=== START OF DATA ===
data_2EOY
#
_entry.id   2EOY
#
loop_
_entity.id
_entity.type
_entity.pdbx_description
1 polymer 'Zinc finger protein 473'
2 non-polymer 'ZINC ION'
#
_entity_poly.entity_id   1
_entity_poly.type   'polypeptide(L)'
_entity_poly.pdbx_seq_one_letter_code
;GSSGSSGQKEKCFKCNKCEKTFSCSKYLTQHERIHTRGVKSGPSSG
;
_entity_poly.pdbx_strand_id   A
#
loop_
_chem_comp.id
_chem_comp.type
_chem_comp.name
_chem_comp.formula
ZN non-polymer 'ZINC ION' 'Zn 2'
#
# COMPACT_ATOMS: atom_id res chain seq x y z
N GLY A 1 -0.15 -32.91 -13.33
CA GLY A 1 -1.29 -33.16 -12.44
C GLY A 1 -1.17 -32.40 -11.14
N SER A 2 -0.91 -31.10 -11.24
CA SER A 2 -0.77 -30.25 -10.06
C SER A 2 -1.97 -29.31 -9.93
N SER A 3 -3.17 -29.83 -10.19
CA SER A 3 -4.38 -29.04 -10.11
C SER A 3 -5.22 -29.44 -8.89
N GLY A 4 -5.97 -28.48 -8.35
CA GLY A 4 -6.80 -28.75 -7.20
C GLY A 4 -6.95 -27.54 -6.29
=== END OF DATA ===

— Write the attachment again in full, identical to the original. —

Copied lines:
data_2EOY
#
_entry.id   2EOY
#
loop_
_entity.id
_entity.type
_entity.pdbx_description
1 polymer 'Zinc finger protein 473'
2 non-polymer 'ZINC ION'
#
_entity_poly.entity_id   1
_entity_poly.type   'polypeptide(L)'
_entity_poly.pdbx_seq_one_letter_code
;GSSGSSGQKEKCFKCNKCEKTFSCSKYLTQHERIHTRGVKSGPSSG
;
_entity_poly.pdbx_strand_id   A
#
loop_
_chem_comp.id
_chem_comp.type
_chem_comp.name
_chem_comp.formula
ZN non-polymer 'ZINC ION' 'Zn 2'
#
# COMPACT_ATOMS: atom_id res chain seq x y z
N GLY A 1 -0.15 -32.91 -13.33
CA GLY A 1 -1.29 -33.16 -12.44
C GLY A 1 -1.17 -32.40 -11.14
N SER A 2 -0.91 -31.10 -11.24
CA SER A 2 -0.77 -30.25 -10.06
C SER A 2 -1.97 -29.31 -9.93
N SER A 3 -3.17 -29.83 -10.19
CA SER A 3 -4.38 -29.04 -10.11
C SER A 3 -5.22 -29.44 -8.89
N GLY A 4 -5.97 -28.48 -8.35
CA GLY A 4 -6.80 -28.75 -7.20
C GLY A 4 -6.95 -27.54 -6.29